Thanks for doing this poll, I can’t wait to see how all the results fall out.

    • EM Lynley says:

      Hi Jordan!
      I see your point about the price differentials, but I also know some readers go through 1-2 books a day. I did a survey on how many hours people spend reading per day and some were over 6, others as many as 12. So a volume reader will rely on price much more. I’ve also seen 20 page books for $2.99 on Amazon, because the author wanted the higher royalty. I wouldn’t pay that unless it contained something that would really get me rich quick! But a book that takes 10 minutes to read (or less, when you count the front and end bits) isn’t worth the money. A 90-page book for $5 is also similar. Even though the price might not seem high, as I reader I want to know I’m getting value. For a new-to-me author, the price has to be reasonable or cheap. It seems many others feel the same.

      • I think I’m in a minority, probably because I really am a painfully slow reader so a novel being $5 or $7 or $9, really, not a big difference since it will take me so long to read it.

        Conversely, I’d probably think a $2 full length novel was probably unedited, so not something I would be likely to enjoy.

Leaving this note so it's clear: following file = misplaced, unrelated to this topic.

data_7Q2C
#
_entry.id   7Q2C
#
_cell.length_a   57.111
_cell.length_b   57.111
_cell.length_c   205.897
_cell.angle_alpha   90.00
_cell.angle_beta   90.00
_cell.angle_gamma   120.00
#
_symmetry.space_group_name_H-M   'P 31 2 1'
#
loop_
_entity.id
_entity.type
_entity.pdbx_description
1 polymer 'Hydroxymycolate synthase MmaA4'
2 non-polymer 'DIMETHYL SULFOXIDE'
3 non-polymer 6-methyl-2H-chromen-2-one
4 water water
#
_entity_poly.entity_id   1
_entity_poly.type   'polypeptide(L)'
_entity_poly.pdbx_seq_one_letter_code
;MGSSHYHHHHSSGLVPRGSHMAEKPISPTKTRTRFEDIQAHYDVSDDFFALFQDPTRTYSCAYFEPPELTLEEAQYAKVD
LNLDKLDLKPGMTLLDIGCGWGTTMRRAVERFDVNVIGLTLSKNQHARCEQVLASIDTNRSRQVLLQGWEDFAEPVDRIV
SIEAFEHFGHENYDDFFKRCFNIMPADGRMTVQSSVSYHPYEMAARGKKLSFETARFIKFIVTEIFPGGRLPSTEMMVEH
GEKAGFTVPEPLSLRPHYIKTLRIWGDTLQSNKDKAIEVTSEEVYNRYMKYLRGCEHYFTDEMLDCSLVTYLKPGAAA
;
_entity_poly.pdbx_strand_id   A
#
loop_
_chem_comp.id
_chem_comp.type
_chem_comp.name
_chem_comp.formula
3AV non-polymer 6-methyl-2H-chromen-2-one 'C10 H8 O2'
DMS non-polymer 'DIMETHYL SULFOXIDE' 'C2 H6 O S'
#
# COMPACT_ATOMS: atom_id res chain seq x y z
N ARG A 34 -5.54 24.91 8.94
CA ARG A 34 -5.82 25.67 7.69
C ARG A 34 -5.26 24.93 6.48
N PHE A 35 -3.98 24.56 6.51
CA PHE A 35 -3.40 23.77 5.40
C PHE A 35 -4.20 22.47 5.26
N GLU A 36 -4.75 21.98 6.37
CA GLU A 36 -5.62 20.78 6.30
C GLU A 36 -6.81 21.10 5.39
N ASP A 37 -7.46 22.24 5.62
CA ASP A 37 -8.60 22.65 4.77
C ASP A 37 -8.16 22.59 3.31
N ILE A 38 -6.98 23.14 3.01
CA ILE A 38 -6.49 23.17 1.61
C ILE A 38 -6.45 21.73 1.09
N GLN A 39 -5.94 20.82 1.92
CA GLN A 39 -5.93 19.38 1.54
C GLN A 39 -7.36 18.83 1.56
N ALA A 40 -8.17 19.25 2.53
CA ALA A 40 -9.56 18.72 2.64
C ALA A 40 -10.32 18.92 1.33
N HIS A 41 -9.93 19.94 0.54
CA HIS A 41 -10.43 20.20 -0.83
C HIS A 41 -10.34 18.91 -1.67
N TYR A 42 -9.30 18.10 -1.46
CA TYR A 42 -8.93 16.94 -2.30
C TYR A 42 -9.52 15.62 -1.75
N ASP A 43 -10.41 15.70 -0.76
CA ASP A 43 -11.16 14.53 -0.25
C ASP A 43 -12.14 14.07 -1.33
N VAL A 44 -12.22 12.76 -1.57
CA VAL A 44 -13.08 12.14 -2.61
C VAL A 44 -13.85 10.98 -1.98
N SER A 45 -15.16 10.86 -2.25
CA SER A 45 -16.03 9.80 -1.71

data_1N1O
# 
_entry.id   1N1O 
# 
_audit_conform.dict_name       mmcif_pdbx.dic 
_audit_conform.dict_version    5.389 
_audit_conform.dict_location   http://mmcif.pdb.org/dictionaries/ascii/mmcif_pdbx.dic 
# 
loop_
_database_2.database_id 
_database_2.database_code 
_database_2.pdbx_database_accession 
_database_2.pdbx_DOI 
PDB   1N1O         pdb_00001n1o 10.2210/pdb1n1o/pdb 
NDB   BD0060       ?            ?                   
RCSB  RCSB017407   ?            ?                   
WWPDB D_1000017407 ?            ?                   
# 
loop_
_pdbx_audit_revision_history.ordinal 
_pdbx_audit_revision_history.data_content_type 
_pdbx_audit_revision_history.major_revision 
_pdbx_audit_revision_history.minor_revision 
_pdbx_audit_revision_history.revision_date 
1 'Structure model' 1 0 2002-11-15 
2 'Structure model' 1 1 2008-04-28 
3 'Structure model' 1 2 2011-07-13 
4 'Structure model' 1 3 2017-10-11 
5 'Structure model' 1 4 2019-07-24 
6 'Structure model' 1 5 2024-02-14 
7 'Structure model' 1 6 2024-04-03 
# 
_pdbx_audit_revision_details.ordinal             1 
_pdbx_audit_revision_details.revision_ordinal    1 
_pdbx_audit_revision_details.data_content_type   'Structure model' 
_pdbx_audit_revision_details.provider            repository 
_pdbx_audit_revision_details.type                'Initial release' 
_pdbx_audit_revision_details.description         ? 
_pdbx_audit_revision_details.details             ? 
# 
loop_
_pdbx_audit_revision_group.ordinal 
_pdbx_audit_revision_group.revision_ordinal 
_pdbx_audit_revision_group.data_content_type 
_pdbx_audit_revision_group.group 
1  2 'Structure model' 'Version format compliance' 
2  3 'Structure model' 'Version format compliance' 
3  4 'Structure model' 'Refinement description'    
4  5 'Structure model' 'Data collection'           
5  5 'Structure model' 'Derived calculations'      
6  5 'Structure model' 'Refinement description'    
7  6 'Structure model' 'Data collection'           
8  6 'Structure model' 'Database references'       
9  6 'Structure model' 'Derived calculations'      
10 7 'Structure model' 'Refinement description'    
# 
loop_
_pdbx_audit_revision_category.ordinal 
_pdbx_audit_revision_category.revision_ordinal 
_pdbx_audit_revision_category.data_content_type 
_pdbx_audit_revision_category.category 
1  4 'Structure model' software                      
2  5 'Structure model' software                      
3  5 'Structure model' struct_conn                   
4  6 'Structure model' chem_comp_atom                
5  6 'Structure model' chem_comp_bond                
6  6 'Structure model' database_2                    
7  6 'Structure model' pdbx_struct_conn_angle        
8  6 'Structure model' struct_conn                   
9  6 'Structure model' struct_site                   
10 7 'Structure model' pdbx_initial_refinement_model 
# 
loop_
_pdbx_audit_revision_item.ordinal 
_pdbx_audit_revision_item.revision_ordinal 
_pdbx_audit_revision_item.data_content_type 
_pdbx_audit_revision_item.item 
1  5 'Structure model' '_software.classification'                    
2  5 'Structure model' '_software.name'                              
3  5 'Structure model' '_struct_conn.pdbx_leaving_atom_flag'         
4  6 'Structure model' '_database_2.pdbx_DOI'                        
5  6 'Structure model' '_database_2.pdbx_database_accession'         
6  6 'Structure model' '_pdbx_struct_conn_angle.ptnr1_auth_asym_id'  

Shorter books are really hard to price. Even at 99ยข most readers seem to dislike them. Heck, even at free. I dunno, again, I’m different. I really like shorts and novelettes. Probably because I READ SO SLOW! (I see a pattern emerging here. It probably means I’m nobody’s target audience.)

        Readers are replying a bunch on FB as well where I linked to your poll: https://www.facebook.com/jordancastilloprice/posts/10201271008857339

        • EM Lynley says:

          Novellas and shorts are so difficult to price and to please readers. I did a post/poll about whether people pay attention to length and most didn’t when buying. So when reading, they often get upset if everything isn’t a novel. If you have the ebook start on a blurb or page that screams NOVELLA xK words/pages, we may be able to improve readers’ experiences. Many people think everything published is a novel. Authors call everything a “book” with no felp for readers to understand that some ‘books” are 20 pages and others are 350 pages. I try to use words like novel, novella, short story so people know what toe xpect. But then there is the disconnect between buying and reading, and when they flip through the kindle they can’t remember what anything’s about.